Making the Climb with the Sherpa Program
PROVO, Utah – Dec 26, 2019 – The frigid wind whips around the young sherpa as he guides a group of foreign climbers through the vast mountain ranges of the Himalayas, heading for the summit. Just as the sherpas in Nepal assist mountaineers, BYU Marriott’s MPA sherpa program helps first-year students on their climb through the MPA program.
Since 2015, the MPA sherpa program has encouraged its students to expand their skills and progress in their careers. Selected second-year students serve as sherpas to the first-year students, otherwise known as climbers, helping them navigate the MPA program and networking process.
Developing valuable skills through the sherpa program often leads to internships, a top priority for new MPA students. “I joke around that getting an internship is not as dangerous as hiking the Himalayas, but it can be challenging,” says Tanya Harmon, who leads BYU Marriott’s MPA career services efforts.
The MPA sherpas play a vital role in the hunt for internships, encouraging climbers in the networking process and internship search. Sherpas teach climbers how to write a résumé and cover letter, master a pitch, and answer tough interview questions. In addition, sherpas share their recent internship experiences and help climbers gear up for their own internship by providing firsthand insights.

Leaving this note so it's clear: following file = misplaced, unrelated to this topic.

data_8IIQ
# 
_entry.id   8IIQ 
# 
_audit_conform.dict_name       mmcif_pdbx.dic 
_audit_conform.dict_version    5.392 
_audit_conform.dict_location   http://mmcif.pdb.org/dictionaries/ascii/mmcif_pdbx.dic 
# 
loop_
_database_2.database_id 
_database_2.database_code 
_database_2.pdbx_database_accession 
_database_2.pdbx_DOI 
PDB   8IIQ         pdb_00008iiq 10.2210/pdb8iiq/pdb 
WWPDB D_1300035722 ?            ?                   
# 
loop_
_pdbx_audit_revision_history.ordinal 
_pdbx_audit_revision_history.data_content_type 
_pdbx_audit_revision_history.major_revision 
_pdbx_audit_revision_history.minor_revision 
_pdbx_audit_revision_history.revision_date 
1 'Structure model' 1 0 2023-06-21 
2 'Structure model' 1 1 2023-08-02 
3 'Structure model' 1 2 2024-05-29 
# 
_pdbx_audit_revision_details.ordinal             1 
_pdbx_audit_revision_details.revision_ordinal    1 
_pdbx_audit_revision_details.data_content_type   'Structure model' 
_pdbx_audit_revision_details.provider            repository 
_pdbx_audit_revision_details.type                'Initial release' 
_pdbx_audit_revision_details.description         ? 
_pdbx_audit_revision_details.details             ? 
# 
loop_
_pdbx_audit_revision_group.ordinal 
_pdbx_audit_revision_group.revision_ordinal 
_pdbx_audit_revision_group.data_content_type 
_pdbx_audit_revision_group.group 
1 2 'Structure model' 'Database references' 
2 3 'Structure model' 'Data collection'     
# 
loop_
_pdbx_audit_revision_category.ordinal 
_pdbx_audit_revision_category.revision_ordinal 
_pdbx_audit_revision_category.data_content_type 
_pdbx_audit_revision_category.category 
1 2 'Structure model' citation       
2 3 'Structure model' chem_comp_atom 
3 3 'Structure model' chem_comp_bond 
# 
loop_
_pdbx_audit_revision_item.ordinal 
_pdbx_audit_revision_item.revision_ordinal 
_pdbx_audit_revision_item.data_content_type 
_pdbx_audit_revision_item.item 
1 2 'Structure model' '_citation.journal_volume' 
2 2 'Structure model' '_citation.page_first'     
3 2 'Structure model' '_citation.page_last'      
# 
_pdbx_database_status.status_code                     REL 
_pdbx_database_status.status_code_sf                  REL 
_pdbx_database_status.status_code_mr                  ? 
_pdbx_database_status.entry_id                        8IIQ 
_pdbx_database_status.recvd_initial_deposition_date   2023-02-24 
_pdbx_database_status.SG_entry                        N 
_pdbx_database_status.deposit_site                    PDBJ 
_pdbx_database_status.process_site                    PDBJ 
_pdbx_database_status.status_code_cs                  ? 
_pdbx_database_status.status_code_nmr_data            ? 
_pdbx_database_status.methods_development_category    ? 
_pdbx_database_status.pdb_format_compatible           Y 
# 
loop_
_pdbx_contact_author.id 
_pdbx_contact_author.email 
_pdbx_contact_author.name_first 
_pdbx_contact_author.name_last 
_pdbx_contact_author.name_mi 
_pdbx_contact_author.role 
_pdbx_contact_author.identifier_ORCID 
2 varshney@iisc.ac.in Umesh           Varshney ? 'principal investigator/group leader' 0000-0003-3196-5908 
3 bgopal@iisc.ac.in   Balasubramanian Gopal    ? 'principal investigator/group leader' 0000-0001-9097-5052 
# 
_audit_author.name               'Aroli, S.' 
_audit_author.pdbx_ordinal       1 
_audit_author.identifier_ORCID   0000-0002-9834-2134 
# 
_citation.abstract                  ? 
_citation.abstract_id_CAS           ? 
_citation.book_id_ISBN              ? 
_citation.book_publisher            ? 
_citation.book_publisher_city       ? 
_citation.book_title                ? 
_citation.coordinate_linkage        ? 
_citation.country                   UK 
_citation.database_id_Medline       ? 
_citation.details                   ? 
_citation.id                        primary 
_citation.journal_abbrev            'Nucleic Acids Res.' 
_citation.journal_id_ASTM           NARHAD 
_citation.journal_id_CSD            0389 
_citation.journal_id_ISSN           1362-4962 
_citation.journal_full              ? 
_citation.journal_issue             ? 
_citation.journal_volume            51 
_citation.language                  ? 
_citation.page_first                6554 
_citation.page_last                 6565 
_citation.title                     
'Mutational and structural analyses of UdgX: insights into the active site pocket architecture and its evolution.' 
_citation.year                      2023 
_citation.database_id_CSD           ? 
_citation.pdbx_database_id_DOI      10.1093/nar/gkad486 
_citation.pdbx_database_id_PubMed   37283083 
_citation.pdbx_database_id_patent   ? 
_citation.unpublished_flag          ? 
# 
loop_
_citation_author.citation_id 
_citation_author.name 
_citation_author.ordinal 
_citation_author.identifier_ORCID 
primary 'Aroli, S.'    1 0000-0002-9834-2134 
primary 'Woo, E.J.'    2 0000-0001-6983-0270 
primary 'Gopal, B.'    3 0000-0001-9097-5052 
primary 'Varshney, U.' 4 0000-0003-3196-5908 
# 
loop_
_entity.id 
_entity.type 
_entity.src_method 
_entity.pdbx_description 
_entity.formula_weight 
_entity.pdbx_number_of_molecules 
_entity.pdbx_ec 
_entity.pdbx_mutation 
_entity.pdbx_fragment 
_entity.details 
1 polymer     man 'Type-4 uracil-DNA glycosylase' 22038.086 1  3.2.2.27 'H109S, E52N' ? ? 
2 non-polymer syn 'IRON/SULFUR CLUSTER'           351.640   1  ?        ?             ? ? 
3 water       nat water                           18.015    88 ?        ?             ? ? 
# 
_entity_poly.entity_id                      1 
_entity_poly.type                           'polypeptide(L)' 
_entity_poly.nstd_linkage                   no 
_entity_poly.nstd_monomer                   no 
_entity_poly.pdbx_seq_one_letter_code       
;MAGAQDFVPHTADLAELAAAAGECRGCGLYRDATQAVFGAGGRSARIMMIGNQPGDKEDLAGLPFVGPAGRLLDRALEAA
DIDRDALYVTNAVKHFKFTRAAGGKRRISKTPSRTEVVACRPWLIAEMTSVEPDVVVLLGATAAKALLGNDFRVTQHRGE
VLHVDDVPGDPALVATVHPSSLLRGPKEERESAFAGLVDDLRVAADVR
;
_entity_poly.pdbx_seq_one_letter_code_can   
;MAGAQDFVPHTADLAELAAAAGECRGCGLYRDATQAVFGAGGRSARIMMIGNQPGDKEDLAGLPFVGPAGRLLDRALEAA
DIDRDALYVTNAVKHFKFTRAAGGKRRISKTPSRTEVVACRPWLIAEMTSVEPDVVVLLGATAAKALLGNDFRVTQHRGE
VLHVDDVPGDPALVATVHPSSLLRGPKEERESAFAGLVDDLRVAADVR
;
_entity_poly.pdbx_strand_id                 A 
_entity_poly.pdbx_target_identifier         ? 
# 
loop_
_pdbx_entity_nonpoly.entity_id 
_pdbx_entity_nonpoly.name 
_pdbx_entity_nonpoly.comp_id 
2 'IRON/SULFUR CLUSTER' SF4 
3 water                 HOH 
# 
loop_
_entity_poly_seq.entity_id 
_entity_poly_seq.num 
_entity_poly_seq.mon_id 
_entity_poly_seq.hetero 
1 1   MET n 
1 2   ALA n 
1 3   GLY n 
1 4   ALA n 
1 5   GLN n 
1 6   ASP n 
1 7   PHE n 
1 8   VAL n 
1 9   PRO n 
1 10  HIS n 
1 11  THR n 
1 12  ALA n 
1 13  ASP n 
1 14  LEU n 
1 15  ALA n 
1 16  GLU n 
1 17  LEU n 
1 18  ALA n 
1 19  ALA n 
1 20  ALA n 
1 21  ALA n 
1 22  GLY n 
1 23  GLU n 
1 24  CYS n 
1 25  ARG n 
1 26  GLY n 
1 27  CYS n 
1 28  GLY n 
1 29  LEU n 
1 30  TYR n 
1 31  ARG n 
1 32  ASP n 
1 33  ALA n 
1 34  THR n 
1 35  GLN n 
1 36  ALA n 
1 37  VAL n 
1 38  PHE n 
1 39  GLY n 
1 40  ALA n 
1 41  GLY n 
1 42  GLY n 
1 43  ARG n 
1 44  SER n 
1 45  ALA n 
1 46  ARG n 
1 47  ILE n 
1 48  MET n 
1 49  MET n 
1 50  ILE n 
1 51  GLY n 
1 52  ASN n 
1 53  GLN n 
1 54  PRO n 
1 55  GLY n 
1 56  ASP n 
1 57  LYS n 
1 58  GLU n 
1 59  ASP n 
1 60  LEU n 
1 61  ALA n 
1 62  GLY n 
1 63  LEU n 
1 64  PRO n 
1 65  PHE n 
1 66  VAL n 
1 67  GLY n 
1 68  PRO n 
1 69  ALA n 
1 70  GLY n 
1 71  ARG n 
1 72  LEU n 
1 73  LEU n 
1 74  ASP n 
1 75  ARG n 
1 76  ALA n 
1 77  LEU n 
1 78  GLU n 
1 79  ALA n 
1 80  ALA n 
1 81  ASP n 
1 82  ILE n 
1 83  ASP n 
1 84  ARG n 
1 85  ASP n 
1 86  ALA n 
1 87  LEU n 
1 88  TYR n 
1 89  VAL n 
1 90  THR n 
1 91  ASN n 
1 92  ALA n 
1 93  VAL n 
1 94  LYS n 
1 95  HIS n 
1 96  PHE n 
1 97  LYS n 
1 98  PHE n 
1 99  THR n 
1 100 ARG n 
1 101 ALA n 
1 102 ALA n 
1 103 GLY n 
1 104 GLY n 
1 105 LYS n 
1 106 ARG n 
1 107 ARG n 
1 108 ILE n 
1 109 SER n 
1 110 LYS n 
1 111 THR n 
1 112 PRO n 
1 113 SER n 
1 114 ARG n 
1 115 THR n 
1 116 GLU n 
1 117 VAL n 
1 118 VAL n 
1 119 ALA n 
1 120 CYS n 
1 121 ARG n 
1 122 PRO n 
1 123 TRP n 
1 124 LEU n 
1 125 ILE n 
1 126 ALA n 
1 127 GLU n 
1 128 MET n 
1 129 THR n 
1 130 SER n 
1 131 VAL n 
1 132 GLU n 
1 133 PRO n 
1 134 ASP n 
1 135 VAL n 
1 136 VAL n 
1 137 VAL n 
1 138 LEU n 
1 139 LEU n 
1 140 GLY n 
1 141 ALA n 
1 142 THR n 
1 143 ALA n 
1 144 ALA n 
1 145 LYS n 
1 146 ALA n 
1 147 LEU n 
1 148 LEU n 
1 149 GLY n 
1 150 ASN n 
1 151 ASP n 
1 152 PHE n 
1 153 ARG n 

During their time working together, second-year sherpas get to know their climbers well, allowing them to help in a personal and meaningful way. “My sherpa was a leader, example, and friend,” says 2019 MPA alum Malissa Richardson, who works at United Way of Utah County as a donor relations intern in Provo. “It was nice to have a second-year student who knew the ropes that I could always ask questions without feeling judged.”
Climbers have seen the benefit and value of working with more experienced sherpas as their specific needs have been met. “My sherpa quickly recognized my unique desire for career discussions and adapted our time based on what was helpful for me rather than focusing on a checklist,” says 2019 MPA alum Megdalynn Fisher, who is currently pursuing a PhD in Bloomington, Indiana, at Indiana University.
As sherpas, second-year students are fulfilling the mission of the BYU Marriott MPA program, which prepares leaders of exceptional capability and integrity who are committed to serving their communities. “Sherpas gain a lot from mentoring first-years,” says Harmon. “The sherpas hone in on their own skills and gain leadership experience that is important when entering the workforce.”
The sherpa program prepares both the sherpa and climber for a future in public service as they help each other reach personal peaks. “Doing well in your classes is important, but using your time in the graduate program to help navigate and even recalibrate your career is equally important,” says 2016 MPA alum Mark Ireland, who currently resides in Alexandria, Virginia, working as a consultant at Deloitte. “The MPA sherpa program is the ultimate way to do this.”
Media Contact: Chad Little (801) 422-1512
Writer: Nikaela Smith